What to Expect in the Housing Market in 2023
There have always been long-standing rules about real estate ownership, including the three most important ones: location, location, location.
But the one constant about real estate investing is that nothing ever stays the same. Even the location rule, because preferred locations change from year to year, and certainly from generation to generation.
After the 2020 pandemic and the resulting red hot seller’s market through early 2022, the situation has cooled drastically in the second half of the year. Home prices have leveled – and houses that would’ve been sold in days now sit on the market for weeks and months. That, along with rising mortgage rates approaching 7%, has turned that once red hot seller’s market into a more balanced market for would-be buyers.
7 Housing Market Trends in 2023
As we approach 2023, it’s time to consider what the experts expect from the housing market in the new year.
1. Buyers Will Begin the Year With a Wait-And-See Mindset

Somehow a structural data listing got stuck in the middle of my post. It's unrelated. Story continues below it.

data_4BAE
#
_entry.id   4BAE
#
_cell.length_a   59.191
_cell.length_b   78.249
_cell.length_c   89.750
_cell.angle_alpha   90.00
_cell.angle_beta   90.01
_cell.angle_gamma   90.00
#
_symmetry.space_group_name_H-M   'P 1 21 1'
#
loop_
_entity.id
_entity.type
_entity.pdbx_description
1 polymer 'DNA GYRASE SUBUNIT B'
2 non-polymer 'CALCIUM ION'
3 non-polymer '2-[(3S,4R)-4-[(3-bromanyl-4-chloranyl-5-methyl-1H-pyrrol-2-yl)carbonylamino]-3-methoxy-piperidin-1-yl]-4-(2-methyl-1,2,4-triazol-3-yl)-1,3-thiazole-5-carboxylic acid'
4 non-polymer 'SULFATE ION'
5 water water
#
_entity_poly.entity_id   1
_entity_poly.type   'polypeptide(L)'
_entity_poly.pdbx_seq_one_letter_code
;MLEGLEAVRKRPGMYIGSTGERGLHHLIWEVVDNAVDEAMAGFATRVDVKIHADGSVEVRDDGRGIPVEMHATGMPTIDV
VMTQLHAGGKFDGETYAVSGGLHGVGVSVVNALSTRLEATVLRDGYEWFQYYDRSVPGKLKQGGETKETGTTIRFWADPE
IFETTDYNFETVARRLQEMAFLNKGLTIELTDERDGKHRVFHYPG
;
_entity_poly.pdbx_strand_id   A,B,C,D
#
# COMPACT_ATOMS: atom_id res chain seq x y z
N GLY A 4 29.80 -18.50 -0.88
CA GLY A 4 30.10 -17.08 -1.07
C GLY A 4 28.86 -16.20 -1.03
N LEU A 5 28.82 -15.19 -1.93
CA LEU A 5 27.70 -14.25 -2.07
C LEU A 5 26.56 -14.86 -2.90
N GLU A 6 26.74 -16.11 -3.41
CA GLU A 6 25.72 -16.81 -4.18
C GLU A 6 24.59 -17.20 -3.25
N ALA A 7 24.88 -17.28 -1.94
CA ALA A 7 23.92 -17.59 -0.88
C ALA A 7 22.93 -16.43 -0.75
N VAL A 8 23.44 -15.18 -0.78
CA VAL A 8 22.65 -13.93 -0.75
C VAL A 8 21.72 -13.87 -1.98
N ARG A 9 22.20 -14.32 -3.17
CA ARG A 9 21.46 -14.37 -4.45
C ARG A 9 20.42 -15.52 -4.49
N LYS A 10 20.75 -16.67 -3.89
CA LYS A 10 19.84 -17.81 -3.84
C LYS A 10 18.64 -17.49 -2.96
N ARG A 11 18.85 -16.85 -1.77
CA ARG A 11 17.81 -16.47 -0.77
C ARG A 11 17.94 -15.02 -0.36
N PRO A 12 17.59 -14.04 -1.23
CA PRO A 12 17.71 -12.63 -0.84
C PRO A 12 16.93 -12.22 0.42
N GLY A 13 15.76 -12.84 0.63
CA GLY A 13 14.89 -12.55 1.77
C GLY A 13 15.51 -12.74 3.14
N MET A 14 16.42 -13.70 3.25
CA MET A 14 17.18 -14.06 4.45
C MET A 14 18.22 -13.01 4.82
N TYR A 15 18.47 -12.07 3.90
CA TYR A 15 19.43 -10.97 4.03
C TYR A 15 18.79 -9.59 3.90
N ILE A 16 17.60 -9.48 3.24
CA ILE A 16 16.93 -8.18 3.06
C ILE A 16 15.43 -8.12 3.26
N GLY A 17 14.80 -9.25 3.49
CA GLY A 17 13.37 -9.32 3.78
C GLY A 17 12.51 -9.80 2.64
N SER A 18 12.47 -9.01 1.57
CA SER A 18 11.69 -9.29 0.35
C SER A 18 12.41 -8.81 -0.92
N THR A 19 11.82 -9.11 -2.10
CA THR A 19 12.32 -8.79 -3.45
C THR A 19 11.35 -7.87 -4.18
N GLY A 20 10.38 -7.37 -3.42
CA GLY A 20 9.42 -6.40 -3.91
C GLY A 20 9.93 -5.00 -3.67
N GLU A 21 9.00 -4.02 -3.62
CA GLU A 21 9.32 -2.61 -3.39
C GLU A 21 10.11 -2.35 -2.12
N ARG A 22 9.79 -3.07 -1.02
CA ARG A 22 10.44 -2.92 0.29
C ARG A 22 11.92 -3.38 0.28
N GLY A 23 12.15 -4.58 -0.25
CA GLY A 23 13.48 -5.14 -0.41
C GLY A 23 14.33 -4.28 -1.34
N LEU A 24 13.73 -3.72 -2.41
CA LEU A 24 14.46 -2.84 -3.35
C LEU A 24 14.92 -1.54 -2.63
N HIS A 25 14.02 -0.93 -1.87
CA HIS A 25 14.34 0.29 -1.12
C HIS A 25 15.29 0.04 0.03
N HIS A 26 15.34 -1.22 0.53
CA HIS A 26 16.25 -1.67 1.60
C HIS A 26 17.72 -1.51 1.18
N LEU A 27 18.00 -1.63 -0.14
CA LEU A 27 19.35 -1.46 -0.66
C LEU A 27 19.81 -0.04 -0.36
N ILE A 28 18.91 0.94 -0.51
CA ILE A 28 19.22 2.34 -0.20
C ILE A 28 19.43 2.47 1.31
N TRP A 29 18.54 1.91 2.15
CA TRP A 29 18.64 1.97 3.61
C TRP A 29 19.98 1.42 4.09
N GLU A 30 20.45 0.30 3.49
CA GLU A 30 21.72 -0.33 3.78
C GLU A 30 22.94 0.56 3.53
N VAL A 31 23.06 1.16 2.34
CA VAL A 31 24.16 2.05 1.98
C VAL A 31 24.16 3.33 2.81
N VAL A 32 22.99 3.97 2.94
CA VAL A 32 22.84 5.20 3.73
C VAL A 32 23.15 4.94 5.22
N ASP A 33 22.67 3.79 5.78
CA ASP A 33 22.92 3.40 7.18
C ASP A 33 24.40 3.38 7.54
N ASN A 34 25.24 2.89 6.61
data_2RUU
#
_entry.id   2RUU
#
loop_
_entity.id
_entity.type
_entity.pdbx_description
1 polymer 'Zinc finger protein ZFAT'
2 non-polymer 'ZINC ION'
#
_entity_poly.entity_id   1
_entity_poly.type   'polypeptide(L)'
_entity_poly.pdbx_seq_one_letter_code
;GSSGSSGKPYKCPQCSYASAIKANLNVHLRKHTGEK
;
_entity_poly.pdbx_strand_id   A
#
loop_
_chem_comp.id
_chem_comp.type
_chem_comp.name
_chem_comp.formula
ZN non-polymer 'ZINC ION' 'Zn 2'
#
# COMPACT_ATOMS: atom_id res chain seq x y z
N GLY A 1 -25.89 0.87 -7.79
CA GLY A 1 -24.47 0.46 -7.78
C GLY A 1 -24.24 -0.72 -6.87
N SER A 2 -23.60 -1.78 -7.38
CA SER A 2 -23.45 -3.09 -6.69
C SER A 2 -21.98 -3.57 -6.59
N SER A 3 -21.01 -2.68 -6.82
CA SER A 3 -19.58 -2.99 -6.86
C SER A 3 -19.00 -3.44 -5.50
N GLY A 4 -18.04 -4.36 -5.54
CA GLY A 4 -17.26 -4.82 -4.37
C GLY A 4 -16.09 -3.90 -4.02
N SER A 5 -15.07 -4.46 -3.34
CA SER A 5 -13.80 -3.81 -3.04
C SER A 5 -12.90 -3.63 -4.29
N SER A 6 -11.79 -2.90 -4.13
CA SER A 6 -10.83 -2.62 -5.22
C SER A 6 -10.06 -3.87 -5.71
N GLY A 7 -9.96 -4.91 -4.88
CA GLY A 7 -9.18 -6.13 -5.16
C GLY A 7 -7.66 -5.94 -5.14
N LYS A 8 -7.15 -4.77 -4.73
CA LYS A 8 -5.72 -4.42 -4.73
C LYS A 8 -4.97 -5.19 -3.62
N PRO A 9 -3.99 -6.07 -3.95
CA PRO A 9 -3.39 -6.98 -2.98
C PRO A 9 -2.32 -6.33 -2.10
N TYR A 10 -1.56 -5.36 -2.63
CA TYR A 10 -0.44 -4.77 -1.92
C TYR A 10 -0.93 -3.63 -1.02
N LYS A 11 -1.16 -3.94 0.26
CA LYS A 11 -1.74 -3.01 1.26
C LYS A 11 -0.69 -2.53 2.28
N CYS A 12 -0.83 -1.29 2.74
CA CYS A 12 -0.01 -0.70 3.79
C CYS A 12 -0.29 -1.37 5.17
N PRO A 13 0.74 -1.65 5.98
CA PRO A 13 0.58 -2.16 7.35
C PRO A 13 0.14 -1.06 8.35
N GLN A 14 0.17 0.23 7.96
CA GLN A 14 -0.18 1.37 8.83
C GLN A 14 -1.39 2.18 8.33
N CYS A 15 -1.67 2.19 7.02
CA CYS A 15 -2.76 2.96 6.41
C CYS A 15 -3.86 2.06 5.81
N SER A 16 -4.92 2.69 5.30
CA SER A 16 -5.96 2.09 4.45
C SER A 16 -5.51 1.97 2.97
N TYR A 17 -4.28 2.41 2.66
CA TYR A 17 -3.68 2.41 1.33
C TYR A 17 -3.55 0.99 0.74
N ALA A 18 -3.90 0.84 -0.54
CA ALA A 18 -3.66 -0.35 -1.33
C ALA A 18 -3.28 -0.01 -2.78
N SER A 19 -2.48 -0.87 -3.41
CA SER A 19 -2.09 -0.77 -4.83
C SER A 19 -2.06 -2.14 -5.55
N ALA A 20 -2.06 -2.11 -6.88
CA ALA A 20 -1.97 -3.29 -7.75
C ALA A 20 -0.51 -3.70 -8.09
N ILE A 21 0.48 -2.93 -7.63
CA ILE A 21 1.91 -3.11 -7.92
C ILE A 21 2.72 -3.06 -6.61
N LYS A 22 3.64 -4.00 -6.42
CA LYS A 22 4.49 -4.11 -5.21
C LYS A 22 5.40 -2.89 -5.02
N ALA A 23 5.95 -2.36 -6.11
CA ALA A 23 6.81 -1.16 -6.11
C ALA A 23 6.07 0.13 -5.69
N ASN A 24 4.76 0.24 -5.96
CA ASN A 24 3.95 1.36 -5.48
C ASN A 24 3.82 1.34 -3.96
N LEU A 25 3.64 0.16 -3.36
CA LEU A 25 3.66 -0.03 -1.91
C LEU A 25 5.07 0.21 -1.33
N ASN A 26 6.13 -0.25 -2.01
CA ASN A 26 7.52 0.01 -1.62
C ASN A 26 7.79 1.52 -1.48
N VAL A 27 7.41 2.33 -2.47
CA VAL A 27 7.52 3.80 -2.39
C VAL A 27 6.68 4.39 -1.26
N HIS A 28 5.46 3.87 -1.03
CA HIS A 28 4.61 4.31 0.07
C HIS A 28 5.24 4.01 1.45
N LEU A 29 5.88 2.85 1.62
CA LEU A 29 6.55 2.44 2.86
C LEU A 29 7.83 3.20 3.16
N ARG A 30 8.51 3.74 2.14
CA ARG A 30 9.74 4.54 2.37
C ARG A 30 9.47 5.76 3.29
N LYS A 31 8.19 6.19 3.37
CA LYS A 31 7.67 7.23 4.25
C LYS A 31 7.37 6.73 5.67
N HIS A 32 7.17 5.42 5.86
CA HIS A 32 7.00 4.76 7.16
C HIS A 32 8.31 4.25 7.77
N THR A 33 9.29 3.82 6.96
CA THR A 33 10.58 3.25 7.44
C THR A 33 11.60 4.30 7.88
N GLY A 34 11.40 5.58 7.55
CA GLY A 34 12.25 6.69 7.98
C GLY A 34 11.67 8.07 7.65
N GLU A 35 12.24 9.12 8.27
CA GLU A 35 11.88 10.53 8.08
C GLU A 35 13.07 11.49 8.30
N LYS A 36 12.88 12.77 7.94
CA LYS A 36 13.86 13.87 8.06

Market confidence in Q4 2022 was at its lowest point since March 2020, according to Freddie Mac’s Housing Market Outlook – a quarterly survey evaluating the public’s sentiment on housing-related issues.
Of those surveyed, 34% said they’re confident the market will remain strong over the next year – down 12% from Q3 2022. In the next six months, only 21% said they are likely to buy, 14% said they are likely to sell, and 17% said they are likely to refinance.
With interest rates still between 6% and 7% with no certainty they will drop significantly lower soon, many buyers may wait out making such a major financial decision at least until later in 2023.
2. Sellers May Get More Flexible on Price
Sellers had a lot of control over the sale of their home at the beginning of 2022.
In some parts of the country, bidding wars would push prices up six figures. Some buyers were so desperate they were willing to buy homes without an inspection or even sight unseen. In popular areas, houses would go on and off the market in less than 24 hours.
Those days are no more.
Existing home sales drop for the tenth straight month in November 2022, according to the National Association of Realtors. Sales were down 7.7% compared to October and 35.4% down from November 2021.
If you’re a buyer, the weaker market should offer some leverage when you’re negotiating the price of a house.